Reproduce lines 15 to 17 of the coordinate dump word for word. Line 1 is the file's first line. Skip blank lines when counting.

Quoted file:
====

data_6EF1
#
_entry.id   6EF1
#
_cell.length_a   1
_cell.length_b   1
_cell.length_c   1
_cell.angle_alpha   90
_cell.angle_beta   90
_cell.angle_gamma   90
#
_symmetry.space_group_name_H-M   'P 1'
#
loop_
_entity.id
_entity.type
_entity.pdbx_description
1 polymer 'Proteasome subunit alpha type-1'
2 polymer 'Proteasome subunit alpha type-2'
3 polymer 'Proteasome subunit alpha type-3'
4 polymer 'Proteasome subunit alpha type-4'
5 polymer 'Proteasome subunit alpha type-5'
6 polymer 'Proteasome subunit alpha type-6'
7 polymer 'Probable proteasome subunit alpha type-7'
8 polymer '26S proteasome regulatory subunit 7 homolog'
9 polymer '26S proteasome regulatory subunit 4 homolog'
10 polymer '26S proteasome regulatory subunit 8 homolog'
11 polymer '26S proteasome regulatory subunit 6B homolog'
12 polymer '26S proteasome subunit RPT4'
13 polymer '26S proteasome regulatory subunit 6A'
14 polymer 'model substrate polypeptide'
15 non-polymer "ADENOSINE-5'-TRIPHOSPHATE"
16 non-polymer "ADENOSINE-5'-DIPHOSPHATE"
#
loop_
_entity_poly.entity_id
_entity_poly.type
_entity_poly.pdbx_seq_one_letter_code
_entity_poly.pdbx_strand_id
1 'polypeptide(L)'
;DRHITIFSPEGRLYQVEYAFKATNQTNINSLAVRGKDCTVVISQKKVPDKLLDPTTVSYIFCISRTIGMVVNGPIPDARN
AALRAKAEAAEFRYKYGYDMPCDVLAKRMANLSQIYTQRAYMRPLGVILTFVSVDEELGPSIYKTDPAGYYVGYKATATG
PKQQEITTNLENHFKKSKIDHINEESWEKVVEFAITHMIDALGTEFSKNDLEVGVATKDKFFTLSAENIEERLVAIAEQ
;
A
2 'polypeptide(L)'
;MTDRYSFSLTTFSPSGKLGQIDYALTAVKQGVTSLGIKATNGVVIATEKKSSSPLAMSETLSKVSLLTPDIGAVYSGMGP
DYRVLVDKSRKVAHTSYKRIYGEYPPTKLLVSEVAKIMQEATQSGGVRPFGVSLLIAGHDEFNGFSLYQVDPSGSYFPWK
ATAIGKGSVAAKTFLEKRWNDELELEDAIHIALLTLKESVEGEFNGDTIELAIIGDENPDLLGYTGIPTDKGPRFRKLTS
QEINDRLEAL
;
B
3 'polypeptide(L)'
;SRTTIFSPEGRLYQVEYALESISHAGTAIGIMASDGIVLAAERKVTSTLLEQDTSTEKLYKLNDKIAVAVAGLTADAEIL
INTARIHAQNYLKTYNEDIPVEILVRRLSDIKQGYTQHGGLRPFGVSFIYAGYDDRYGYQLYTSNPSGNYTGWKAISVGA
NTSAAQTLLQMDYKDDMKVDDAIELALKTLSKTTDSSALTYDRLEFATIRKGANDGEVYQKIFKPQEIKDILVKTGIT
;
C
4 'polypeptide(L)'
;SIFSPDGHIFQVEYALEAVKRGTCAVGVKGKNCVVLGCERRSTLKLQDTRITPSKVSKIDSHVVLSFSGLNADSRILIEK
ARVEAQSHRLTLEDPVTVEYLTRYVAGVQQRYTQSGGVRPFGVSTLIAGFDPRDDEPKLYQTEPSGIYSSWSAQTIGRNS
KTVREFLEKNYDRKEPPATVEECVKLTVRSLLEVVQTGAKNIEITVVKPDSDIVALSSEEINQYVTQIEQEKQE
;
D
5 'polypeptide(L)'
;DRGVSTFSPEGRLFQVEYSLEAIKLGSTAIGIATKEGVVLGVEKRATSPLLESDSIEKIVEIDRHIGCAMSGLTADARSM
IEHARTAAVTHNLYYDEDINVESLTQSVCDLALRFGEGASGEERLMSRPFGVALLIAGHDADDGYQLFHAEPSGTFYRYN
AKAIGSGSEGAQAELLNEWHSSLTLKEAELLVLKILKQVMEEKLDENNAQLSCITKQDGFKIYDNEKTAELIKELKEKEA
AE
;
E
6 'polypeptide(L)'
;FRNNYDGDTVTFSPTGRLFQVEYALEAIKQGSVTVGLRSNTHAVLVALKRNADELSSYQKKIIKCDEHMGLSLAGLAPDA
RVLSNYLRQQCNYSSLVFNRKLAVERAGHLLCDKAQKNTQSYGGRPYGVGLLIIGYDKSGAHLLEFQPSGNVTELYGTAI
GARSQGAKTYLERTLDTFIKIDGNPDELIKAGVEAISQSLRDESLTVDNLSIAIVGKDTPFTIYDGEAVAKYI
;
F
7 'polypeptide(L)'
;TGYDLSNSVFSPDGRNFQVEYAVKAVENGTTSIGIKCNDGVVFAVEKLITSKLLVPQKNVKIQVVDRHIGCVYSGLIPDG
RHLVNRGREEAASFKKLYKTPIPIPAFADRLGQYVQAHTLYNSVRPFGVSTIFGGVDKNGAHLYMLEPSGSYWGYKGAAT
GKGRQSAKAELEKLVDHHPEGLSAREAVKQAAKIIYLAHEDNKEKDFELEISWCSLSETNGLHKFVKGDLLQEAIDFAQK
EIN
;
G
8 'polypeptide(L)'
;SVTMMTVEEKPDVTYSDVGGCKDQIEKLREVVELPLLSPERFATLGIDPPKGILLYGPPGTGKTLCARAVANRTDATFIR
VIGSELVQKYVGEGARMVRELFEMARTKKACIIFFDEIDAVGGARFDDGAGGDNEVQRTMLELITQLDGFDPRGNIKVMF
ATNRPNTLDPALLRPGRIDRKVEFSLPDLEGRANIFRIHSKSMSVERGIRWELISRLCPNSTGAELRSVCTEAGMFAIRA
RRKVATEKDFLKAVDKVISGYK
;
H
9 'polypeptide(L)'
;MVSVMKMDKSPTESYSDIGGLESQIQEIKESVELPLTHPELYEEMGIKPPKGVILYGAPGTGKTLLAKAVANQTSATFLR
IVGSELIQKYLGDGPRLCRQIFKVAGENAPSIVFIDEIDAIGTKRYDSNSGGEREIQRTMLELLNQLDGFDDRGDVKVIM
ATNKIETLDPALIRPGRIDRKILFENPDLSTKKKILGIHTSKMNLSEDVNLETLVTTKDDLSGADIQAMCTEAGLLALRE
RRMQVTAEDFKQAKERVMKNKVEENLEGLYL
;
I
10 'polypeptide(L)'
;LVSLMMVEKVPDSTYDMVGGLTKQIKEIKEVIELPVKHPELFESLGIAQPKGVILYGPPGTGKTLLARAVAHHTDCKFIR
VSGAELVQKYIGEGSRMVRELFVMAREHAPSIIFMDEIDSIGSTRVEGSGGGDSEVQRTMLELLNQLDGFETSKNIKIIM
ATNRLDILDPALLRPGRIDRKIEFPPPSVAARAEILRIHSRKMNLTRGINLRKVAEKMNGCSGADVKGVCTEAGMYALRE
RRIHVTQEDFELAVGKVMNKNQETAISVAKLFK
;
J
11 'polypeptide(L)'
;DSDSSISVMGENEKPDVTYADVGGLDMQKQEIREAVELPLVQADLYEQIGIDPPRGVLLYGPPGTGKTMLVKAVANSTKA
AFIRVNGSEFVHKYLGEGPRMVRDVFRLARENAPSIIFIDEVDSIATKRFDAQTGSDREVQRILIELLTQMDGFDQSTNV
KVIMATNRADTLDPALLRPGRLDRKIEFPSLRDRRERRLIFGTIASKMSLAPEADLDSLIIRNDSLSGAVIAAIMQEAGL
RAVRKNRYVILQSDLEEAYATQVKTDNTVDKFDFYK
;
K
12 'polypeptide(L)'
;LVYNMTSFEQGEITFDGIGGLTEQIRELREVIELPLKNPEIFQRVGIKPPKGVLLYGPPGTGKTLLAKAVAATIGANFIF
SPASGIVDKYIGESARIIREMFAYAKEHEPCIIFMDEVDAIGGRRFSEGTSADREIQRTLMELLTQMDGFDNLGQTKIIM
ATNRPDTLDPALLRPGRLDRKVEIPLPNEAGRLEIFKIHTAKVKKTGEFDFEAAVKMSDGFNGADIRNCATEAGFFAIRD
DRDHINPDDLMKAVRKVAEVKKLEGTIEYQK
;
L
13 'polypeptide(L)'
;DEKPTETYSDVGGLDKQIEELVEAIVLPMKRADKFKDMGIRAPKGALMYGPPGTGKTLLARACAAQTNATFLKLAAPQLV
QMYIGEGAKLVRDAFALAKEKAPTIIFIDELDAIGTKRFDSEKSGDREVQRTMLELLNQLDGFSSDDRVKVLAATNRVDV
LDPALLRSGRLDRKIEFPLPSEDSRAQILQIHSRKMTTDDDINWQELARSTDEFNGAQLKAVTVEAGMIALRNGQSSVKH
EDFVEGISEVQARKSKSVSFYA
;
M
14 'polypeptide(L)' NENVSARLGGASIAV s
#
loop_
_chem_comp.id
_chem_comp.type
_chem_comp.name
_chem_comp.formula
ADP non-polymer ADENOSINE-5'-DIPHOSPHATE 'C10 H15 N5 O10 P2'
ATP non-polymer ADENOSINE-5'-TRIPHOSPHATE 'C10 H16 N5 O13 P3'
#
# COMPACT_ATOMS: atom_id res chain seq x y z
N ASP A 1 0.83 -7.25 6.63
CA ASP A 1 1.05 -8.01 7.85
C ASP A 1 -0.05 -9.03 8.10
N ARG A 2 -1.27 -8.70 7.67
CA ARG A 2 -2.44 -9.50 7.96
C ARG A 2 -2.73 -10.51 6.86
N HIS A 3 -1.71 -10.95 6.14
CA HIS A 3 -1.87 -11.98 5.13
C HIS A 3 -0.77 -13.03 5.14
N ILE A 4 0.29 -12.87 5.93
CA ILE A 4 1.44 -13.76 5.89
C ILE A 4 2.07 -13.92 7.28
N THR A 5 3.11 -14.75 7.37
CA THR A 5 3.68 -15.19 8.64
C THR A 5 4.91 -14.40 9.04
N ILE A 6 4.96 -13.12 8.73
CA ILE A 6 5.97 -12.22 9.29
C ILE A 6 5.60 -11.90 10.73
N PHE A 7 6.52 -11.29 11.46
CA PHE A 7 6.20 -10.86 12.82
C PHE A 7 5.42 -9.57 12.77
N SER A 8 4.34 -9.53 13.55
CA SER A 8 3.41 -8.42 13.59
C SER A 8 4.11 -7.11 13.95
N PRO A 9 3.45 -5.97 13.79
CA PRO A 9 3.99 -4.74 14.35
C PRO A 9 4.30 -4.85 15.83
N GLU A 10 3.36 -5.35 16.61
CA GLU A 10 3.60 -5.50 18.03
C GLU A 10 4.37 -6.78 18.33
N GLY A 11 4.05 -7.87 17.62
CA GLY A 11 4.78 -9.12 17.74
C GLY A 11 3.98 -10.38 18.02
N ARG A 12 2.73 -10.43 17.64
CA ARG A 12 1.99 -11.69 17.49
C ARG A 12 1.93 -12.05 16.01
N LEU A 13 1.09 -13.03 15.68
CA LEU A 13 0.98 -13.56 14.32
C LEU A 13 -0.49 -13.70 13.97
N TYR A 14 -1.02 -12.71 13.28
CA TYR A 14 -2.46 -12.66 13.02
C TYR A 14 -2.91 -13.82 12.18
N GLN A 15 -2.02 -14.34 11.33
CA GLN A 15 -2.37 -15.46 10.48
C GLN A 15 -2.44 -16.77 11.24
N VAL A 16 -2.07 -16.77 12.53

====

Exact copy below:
_entity.id
_entity.type
_entity.pdbx_description